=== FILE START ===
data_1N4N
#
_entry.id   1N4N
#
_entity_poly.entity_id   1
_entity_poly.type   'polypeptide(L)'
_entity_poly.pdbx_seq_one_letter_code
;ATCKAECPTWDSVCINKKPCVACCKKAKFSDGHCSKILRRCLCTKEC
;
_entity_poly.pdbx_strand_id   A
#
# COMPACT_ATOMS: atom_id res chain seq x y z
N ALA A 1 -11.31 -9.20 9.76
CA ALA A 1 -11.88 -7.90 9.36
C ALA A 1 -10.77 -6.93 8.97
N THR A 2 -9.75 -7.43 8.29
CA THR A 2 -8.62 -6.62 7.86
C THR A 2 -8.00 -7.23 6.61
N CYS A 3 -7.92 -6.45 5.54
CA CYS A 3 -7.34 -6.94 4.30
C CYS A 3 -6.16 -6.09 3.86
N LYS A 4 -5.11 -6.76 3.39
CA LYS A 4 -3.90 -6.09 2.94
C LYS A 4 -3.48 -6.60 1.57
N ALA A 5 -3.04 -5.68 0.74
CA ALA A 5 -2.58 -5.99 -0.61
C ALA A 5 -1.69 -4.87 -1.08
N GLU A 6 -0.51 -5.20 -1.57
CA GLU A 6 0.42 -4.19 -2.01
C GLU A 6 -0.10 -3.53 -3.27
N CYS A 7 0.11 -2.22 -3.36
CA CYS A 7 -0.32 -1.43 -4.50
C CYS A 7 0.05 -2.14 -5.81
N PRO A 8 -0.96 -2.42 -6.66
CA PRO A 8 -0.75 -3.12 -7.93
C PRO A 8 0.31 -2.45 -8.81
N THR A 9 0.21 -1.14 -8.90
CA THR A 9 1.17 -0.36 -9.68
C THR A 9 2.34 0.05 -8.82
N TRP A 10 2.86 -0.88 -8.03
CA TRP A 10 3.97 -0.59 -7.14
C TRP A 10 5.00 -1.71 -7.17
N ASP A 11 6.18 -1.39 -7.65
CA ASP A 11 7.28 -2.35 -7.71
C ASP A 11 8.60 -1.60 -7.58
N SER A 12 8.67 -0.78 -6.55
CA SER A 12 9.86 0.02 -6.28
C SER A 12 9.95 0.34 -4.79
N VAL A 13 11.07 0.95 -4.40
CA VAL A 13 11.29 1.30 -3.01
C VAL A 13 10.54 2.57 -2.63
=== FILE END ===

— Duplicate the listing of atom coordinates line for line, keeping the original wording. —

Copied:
data_1N4N
#
_entry.id   1N4N
#
_entity_poly.entity_id   1
_entity_poly.type   'polypeptide(L)'
_entity_poly.pdbx_seq_one_letter_code
;ATCKAECPTWDSVCINKKPCVACCKKAKFSDGHCSKILRRCLCTKEC
;
_entity_poly.pdbx_strand_id   A
#
# COMPACT_ATOMS: atom_id res chain seq x y z
N ALA A 1 -11.31 -9.20 9.76
CA ALA A 1 -11.88 -7.90 9.36
C ALA A 1 -10.77 -6.93 8.97
N THR A 2 -9.75 -7.43 8.29
CA THR A 2 -8.62 -6.62 7.86
C THR A 2 -8.00 -7.23 6.61
N CYS A 3 -7.92 -6.45 5.54
CA CYS A 3 -7.34 -6.94 4.30
C CYS A 3 -6.16 -6.09 3.86
N LYS A 4 -5.11 -6.76 3.39
CA LYS A 4 -3.90 -6.09 2.94
C LYS A 4 -3.48 -6.60 1.57
N ALA A 5 -3.04 -5.68 0.74
CA ALA A 5 -2.58 -5.99 -0.61
C ALA A 5 -1.69 -4.87 -1.08
N GLU A 6 -0.51 -5.20 -1.57
CA GLU A 6 0.42 -4.19 -2.01
C GLU A 6 -0.10 -3.53 -3.27
N CYS A 7 0.11 -2.22 -3.36
CA CYS A 7 -0.32 -1.43 -4.50
C CYS A 7 0.05 -2.14 -5.81
N PRO A 8 -0.96 -2.42 -6.66
CA PRO A 8 -0.75 -3.12 -7.93
C PRO A 8 0.31 -2.45 -8.81
N THR A 9 0.21 -1.14 -8.90
CA THR A 9 1.17 -0.36 -9.68
C THR A 9 2.34 0.05 -8.82
N TRP A 10 2.86 -0.88 -8.03
CA TRP A 10 3.97 -0.59 -7.14
C TRP A 10 5.00 -1.71 -7.17
N ASP A 11 6.18 -1.39 -7.65
CA ASP A 11 7.28 -2.35 -7.71
C ASP A 11 8.60 -1.60 -7.58
N SER A 12 8.67 -0.78 -6.55
CA SER A 12 9.86 0.02 -6.28
C SER A 12 9.95 0.34 -4.79
N VAL A 13 11.07 0.95 -4.40
CA VAL A 13 11.29 1.30 -3.01
C VAL A 13 10.54 2.57 -2.63